At the turn of the decade, the industrial landscape of the country stands rife with widespread protests and tension among the workers. Facilitated by the Modi Government, a race to the bottom in labour standards, introduction of ‘big bang’ reforms in the labour laws and dismantling of welfare schemes were among the major highlights of 2019. Millions of workers were pushed to the wall as a result. ‘Ease of doing business’ was provided as a justification for causing this labour unrest.
The economic slowdown further added to the increasing burden of the workers. Soaring unemployment rates were further met with retrenchments and contractualisation of labour. Wages were reduced, bonuses were cut. ‘No production days’ became the talk of the industrial belts in the later half of the year. This time, it was done to save the profit margins of the industrial establishments.
This narrative dominated India’s labour ecosystem within different arms of the industry. The workers fought back the dilution of their rights. From tool down in factories to rallies – industrial actions were staged as a mark of protest. To intensify their resistance against the aggressiveness of the Modi regime, the industrial workers are set to join the one-day all India general strike on January 8, 2020, along with farmers and agricultural workers. They are demanding a complete reversal of the economic policies followed by the Modi Government.
Also read: State-Backed Skilling Schemes and Industries Create Army Of Cheap Labour
In the Gurugram-Manesar industrial belt, one of India’s major auto hub, the preparations for the same are going with fervour. The Indian auto industry is currently facing a crisis – said to be one of the worst in 19 years, with the number of workers being laid off running upto lakhs. All of them, including the ones currently employed – and under the worst conditions – will be participating in the general strike.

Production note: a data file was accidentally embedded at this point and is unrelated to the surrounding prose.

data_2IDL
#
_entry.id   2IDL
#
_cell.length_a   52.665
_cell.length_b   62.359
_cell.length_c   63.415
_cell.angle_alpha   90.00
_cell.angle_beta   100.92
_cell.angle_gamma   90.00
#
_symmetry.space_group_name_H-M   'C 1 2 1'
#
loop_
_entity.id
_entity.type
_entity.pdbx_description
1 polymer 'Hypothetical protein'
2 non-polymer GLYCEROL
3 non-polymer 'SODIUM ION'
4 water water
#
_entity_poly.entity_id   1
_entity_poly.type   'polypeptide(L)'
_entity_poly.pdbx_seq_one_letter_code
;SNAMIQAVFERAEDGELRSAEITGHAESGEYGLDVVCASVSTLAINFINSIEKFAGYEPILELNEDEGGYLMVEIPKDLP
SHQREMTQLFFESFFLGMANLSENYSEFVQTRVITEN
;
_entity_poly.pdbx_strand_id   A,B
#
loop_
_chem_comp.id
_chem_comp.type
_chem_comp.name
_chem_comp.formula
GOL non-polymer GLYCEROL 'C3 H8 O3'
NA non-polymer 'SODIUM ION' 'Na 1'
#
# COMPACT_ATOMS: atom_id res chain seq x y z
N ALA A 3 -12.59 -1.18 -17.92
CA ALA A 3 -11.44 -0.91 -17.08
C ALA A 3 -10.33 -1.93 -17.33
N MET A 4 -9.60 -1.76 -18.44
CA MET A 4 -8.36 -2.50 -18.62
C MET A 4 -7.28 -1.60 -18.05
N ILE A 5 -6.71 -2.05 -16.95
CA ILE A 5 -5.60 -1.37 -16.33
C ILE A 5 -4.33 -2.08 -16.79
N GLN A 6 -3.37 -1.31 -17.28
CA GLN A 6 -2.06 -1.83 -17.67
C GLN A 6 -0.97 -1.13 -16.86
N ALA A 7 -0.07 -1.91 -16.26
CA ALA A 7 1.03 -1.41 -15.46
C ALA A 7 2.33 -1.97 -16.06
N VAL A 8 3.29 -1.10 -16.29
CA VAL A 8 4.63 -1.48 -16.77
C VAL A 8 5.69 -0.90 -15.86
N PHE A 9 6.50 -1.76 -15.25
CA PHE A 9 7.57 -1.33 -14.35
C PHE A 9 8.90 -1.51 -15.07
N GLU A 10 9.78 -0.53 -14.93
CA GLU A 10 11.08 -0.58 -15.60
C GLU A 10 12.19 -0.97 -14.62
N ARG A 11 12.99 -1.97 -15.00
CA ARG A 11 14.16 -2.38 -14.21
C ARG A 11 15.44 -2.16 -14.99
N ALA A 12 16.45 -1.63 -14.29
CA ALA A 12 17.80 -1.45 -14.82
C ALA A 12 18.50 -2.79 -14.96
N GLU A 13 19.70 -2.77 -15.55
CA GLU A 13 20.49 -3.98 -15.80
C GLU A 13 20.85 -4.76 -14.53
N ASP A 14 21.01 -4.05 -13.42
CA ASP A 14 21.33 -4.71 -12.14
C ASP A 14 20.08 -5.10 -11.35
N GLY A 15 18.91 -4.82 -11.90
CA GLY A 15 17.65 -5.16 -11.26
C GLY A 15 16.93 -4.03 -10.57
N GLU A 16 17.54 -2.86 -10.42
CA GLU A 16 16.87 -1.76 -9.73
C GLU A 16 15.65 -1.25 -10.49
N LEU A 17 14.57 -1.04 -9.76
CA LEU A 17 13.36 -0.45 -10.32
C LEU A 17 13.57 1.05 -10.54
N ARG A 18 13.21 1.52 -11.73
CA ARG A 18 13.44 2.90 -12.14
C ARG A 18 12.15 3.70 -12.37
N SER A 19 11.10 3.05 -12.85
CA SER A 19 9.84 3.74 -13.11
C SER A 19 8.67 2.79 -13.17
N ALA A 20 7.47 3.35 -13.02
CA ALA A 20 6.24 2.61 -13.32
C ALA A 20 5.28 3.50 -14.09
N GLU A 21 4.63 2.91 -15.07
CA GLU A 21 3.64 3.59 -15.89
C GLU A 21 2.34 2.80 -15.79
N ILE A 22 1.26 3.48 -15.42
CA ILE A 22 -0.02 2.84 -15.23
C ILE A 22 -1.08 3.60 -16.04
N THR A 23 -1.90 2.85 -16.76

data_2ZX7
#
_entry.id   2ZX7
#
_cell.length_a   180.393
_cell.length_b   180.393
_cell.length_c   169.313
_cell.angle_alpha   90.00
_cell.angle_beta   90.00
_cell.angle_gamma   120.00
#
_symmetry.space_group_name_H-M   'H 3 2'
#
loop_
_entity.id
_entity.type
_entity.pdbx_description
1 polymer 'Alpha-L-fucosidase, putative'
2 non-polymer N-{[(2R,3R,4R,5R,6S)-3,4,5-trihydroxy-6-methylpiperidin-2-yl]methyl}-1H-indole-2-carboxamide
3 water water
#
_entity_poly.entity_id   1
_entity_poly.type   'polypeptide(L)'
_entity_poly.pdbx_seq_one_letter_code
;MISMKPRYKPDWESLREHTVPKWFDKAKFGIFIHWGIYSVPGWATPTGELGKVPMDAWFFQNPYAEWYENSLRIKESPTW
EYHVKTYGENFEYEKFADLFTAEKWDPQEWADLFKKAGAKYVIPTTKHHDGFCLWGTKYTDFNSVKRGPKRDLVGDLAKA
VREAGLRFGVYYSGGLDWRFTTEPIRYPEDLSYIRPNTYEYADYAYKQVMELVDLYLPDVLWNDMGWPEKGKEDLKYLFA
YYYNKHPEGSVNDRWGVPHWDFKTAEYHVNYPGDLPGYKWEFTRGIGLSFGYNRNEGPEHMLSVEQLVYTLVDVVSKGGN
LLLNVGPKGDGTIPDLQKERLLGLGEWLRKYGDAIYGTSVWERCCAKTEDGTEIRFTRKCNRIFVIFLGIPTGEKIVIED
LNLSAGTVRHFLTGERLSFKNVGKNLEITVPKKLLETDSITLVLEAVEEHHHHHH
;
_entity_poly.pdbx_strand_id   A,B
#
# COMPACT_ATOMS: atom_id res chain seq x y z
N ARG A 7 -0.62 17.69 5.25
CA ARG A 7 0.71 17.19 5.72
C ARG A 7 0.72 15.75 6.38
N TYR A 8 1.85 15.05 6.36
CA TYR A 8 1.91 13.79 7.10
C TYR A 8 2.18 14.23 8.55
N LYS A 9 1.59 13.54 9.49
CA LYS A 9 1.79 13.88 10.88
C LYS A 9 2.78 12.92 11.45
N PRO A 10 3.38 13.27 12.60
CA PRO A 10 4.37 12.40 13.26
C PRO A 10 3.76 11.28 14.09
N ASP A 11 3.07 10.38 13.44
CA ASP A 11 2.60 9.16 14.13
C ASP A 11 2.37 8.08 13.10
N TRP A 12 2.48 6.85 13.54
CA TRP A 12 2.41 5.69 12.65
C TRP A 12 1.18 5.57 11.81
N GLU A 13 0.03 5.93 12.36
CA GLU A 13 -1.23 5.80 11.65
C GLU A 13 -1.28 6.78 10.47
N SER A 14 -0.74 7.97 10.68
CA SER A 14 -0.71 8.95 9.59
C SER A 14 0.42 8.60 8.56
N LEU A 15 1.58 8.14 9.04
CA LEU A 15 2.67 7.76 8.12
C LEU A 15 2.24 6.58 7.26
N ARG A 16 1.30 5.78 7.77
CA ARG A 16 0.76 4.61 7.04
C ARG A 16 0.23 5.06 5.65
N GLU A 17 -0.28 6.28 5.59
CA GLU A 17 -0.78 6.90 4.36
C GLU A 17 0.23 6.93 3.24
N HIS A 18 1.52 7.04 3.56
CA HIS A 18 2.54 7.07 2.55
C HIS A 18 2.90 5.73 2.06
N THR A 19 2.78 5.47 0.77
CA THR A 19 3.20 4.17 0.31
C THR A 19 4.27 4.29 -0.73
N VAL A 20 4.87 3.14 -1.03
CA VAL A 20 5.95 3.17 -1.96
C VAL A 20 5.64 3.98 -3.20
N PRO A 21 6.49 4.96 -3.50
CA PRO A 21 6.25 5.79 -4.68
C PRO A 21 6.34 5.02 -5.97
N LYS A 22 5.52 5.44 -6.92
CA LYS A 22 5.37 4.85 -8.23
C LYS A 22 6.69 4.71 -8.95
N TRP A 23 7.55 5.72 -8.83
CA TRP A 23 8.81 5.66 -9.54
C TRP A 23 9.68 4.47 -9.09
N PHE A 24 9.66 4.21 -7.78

Thousands of causal workers of Honda Motorcycle and Scooter India (HMSI), who have been braving the cold and staying put for more than 50 days to protest against the ‘illegal’ retrenchments by the management, will be taking the lead of the general strike in the Manesar area.
Owing to a slump in demand of the vehicles, around 700 contract workers were laid off earlier in August by the management and another 200 were retrenched on November 5, which led to the ongoing labour stir. On the other hand, the permanent staff has been denied wage hike, pending since August 2018.
Led by the HMSI Employees Union, both the permanent and the casual staff have declared their participation in the general strike, in an attempt to put pressure on the Honda management, which has even stayed away from the conciliation meetings.
The case is similar within the Maruti Suzuki India (MSI), another leading automotive company, which witnessed over 3,000 temporary jobs being cut due to the slowdown in the month of August. The workers, led by Maruti Udhyog Kamgar Union, will observe the one-day strike, voicing their protest against the below par working conditions.
Also read: Thousands of Manesar Auto Workers Rally Against Privatisation, Contractualisation
“The objective is to halt production, as a mark of protest, in the leading auto companies which includes Honda, Maruti and Suzuki,” said Satbir Singh, ex-president of Haryana unit of Centre of Indian Trade Unions (CITU), adding, “The workers will bring Manesar to a standstill.”
Additionally, the staff, especially those employed on contractual basis, from auto component companies including Bellsonica, Shivam Auto Tech among others are also set to fight back, under the banner of their employees’ unions. From anti-worker economic policies to codification of labour laws – all the issues will be raised by the workers on January 8.
Not only that, another important issue that the workers have resolved to raise their voice against is the ongoing political turmoil caused by the Modi government. The industrial workers of Manesar will also be extending their solidarity to the seven-day nationwide protest called by the left parties, starting from January 1 in the run up to the general strike.
The industrial workers, along with farmers, students, organised sector employees, are set to come out on the streets demonstrating against the assaults on the Indian Constitution through the Citizenship Amendment Act, National Register of Citizen and National Population Register.
As the year ends, on December 30, Union Labour Minister Santosh Gangwar was quoted as hoping to make 2020 to be the “year of reforms.” This is to be achieved by subsuming 44 central laws into four codes. If that be the case, going by the past instances, the year will also be that of workers’ strikes, protests and demonstrations, putting up a tough fight against the Modi Government.